Tiger Woods score: Decent day at Farmers can't save 16th missed cut of career
Tiger Woods shot an even-par 72 on Friday, but it wasn't enough to get to the weekend
Tiger Woods turned pro in 1996. Including the last part of that year, he has now played 21 years on the PGA Tour (not including the one he missed in 2016 because of injury). On Friday at the Farmers Insurance Open, Woods missed just his 16th cut in that time. Woods followed his 76 in Round 1 with a 72 in Round 2 that left him at 4 over, four strokes outside of the cut line.
That means in the 314 PGA Tour events in which he has played as a pro, Woods has missed just 16 cuts. That's preposterous when you consider the other golfers who have played so much less and missed so many more weekends. Of course, this is also Woods fourth missed cut in his last seven events dating back to the end of 2015.
If Tiger MCs today, will be 16th as a pro on PGA Tour (age 41).— Justin Ray (@JustinRayGC) January 27, 2017
Age at time of 16th MC as pro, notables
This is especially notable because of the cut-making record Woods holds.
Because you can never hear it too many times, Tiger once made 142 consecutive cuts.— D.J. Piehowski (@DJPie) January 27, 2017
But enough of the fawning over Woods' past. What about the present? Woods looked downright putrid on Thursday on the South Course when he hit just four of 14 fairways and looked like 20 years older than his age off the tee. It was disconcerting and at times uncomfortable to watch.
Friday was better. Much better.
Woods had fewer misses in Round 2, and the ones he did fan out to the right didn't miss by 50 yards like they did on Thursday. As the round rolled on, Woods even seemed to gain some confidence off the tee.
"It's frustrating to not have a chance to win the tournament," Woods told reporters after the round. "I didn't make the cut. Overall, today was a lot better than yesterday. I hit it much better today which was nice. We fixed a few things while playing today which was good. Good communication between [caddie] Joey [LaCava] and I out there while playing. I feel like I made some nice strides. Just wish I could've been playing the weekend because I love this golf course."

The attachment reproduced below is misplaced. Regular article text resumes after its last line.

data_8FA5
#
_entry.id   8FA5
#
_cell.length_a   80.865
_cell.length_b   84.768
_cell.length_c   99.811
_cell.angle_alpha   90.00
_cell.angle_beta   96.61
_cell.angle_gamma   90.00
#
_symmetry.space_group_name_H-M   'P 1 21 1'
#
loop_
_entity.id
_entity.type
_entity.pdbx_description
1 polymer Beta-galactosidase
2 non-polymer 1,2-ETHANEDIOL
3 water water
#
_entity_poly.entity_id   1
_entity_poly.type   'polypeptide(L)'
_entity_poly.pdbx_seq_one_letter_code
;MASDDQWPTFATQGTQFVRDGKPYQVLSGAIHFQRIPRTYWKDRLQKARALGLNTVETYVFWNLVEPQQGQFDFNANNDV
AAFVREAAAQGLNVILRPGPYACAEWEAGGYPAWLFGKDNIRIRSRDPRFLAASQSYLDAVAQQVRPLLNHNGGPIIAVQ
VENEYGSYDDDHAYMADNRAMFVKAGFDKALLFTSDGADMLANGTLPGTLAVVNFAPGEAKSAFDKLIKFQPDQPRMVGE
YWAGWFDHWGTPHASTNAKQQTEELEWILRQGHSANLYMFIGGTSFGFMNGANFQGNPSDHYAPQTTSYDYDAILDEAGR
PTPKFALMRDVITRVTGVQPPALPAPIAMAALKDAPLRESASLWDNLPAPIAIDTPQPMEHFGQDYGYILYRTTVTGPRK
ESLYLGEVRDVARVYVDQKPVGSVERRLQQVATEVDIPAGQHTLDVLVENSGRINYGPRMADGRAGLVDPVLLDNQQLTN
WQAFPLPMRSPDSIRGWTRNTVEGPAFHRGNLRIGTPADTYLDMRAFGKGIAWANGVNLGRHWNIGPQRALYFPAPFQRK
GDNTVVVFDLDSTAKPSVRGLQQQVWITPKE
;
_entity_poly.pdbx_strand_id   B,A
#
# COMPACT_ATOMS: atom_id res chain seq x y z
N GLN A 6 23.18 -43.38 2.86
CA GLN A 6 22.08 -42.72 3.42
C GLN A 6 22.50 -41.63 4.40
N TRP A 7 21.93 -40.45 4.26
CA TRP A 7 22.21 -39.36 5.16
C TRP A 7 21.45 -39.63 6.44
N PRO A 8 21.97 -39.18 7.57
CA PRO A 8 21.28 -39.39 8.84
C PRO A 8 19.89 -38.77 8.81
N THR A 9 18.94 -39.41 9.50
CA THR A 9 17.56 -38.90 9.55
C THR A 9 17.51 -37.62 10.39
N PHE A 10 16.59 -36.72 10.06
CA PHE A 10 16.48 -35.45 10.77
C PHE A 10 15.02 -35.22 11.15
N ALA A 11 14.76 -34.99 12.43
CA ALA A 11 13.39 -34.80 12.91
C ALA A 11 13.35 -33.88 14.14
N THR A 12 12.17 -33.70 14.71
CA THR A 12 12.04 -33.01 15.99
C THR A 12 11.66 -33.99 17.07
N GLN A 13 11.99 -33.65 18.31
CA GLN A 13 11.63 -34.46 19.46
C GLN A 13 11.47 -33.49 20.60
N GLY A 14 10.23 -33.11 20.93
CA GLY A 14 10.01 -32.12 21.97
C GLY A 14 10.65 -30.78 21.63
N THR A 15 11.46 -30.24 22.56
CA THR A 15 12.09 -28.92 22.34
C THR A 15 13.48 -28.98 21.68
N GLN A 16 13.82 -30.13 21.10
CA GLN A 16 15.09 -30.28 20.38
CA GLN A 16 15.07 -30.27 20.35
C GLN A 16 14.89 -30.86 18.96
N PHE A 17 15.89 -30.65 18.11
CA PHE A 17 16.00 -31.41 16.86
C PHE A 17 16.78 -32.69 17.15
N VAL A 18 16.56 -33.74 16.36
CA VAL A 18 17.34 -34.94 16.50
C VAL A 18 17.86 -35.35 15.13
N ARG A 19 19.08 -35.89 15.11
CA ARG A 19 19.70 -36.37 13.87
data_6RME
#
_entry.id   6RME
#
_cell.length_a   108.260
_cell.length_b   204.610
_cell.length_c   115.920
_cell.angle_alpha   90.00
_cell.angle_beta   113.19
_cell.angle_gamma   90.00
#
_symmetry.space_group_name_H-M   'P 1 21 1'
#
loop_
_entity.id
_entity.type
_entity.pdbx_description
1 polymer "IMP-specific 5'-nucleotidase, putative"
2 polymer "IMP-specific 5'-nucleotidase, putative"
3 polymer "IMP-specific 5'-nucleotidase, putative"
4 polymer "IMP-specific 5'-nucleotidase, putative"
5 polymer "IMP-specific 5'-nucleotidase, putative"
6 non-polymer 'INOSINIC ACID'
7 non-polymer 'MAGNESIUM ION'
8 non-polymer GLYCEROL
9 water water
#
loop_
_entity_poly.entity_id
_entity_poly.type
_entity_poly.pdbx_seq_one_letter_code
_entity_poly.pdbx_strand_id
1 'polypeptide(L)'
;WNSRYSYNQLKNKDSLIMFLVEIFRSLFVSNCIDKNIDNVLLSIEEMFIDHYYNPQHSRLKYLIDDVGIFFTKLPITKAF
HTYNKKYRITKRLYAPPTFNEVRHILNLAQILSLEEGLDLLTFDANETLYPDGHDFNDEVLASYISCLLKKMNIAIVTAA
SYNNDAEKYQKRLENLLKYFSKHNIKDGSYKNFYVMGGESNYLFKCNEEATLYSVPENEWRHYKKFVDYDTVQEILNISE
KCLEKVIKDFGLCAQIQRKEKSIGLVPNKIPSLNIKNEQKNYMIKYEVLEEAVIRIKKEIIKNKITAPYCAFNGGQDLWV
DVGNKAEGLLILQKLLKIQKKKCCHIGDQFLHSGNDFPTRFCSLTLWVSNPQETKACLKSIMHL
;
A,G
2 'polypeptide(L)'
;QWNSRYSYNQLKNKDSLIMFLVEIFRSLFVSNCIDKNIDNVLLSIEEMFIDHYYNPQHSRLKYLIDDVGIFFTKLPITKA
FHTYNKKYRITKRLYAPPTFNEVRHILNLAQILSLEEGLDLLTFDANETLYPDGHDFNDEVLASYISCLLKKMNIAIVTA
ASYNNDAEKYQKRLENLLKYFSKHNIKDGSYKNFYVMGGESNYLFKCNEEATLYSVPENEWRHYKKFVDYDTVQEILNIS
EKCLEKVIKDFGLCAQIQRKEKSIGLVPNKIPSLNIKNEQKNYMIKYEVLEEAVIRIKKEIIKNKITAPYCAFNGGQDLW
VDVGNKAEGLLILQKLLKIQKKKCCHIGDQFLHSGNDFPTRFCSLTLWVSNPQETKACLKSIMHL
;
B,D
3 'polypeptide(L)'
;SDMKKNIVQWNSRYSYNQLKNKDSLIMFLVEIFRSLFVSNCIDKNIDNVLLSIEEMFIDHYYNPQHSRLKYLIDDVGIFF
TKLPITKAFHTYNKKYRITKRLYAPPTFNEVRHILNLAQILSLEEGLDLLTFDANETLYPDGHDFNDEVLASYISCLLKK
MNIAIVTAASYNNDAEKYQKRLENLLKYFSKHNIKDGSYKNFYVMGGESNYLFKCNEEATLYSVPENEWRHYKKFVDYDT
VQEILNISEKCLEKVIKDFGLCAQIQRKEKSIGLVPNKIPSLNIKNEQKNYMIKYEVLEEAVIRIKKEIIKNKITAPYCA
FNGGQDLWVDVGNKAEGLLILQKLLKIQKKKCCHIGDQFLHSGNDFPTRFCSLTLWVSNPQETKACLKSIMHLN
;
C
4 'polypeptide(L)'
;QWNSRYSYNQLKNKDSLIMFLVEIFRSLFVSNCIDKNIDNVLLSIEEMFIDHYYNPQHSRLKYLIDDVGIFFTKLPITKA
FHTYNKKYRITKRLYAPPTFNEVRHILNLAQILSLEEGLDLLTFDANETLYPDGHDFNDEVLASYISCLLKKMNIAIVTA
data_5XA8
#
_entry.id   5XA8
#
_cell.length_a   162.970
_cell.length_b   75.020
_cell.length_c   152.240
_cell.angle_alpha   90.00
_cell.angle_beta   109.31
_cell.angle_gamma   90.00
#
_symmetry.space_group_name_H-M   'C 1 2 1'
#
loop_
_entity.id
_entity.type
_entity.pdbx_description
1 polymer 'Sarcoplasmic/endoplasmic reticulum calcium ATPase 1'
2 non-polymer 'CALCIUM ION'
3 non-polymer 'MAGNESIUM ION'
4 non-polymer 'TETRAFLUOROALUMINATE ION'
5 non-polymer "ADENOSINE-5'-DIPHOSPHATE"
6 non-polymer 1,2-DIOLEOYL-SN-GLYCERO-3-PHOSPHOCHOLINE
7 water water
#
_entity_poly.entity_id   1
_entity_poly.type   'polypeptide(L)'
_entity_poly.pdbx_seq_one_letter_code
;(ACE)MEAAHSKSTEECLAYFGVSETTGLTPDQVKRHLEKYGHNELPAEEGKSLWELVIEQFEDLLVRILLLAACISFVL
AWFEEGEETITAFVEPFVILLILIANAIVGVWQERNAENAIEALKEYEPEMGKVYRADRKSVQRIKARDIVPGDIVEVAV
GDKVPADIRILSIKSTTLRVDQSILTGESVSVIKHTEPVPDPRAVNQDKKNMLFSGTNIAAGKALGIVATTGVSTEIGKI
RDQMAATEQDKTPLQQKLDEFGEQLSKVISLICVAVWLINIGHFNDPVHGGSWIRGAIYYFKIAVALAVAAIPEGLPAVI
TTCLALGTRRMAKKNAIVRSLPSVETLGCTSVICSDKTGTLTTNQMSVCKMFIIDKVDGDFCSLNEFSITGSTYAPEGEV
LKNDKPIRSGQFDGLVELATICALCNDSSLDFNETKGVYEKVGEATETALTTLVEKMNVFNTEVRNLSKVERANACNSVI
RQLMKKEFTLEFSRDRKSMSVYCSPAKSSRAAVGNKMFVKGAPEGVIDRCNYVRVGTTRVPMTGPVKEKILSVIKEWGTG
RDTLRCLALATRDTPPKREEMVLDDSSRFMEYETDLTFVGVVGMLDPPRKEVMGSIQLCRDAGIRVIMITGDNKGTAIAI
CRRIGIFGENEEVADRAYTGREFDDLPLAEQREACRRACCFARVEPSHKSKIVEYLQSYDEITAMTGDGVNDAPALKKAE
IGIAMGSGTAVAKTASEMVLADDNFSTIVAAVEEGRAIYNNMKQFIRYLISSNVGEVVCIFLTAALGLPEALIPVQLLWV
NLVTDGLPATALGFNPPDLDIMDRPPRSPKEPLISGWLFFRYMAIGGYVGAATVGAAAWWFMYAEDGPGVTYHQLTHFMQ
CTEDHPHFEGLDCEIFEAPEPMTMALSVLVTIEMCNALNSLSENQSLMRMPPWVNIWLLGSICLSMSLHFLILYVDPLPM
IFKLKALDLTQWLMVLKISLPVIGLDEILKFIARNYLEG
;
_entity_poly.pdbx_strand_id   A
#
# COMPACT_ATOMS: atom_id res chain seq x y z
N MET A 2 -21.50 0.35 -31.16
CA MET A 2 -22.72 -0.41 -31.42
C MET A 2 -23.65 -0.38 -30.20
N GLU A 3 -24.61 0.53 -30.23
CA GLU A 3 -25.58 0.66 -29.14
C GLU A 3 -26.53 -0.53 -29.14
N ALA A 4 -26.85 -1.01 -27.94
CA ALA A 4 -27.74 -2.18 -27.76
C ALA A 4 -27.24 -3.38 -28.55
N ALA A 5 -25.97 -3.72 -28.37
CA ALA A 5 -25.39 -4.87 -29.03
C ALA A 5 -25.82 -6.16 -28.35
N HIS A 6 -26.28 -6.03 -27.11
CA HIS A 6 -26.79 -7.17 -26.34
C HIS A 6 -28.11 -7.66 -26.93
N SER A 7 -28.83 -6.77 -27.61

His short game was surprisingly crisp all week. The difference on Friday is that he was narrowly missing lengthy birdies instead of barely saving shorter pars. You can blame the wicked South Course on Thursday for punishing the oft-wayward Woods.
Tiger's playing partners Jason Day and Dustin Johnson didn't fare much better. Both shot over par. Both missed the cut. A giant stink bomb from the three most famous TaylorMade staffers in the sport. Woods actually beat both of them by two strokes on Friday.
Tiger Woods: 16th MC on PGA Tour as a pro. He still has 63 more wins than missed cuts on that tour.— Justin Ray (@JustinRayGC) January 27, 2017
So now Woods turns to the Middle East where he will play the Dubai Desert Classic next week on the European Tour. He expressed a little bit of concern for how his body would hold up on the long flight to Dubai.
"The only concern is I have a long flight ahead of me," said Woods. "How is my body going to handle flights? Flying out here is something I hadn't done in a while. Now we have a pretty good jaunt, 17 hours. It will be good. It is a long process in the mornings. Trying to get ready and warmed up. The task and tall order is to stay warm and stay loose. That's one of the things I hadn't dealt with."
This missed cut, while disappointing, is not entirely surprising. Old Tom Morris himself would struggle to make the cut at a difficult track like Torrey Pines after 17 months on the shelf.
"Playing tournament golf is a little bit different than playing with your buddies with a cart," said Woods. "I need to get more rounds under my belt. More playing time. That's what I'm trying to do."
He will get plenty of it with the Genesis Open and Honda Classic coming up in the three weeks following Dubai. As for what lies ahead the rest of the year, I'm not sure what to think. There is no right way to categorize Woods, and the last chapter of his career will be the most difficult. Through 30 or so holes, I was left wondering if there would ever be enough time to fully shed all that rust. That's how stuck Woods' swing looked.
The last part of the back nine on Friday offered a glimmer of hope, though. You could tell that under the shell of age that engulfs us all, there was that lithe, whipping swing that has done so much damage to so many professional golfers. Whether that was a mirage because I'd watched too much golf or a reality because Woods was finally clicking a little bit, I do not know.
We're probably going to find out a lot in the next month as Woods has (at minimum) 108 holes to figure out what 2017 is going to look like. It's far too soon to label his return to golf after 522 days away anything but incomplete. This two-day stretch will simply be the foundation for how we talk about him in the near (and distant) future.
If he's terrible, we will say, "You could see it early." If he's great, we will say, "It was just a blip."
Either way, we all know the first three months of the calendar are a north star for the main event in Georgia. Woods, despite his struggles and shortcomings, already has one eye on Augusta.
"I'm trying to get ready for that first full week in April," said Woods. "That's when I eventually want to have everything come together. That's the plan."
And there is no backup in place.
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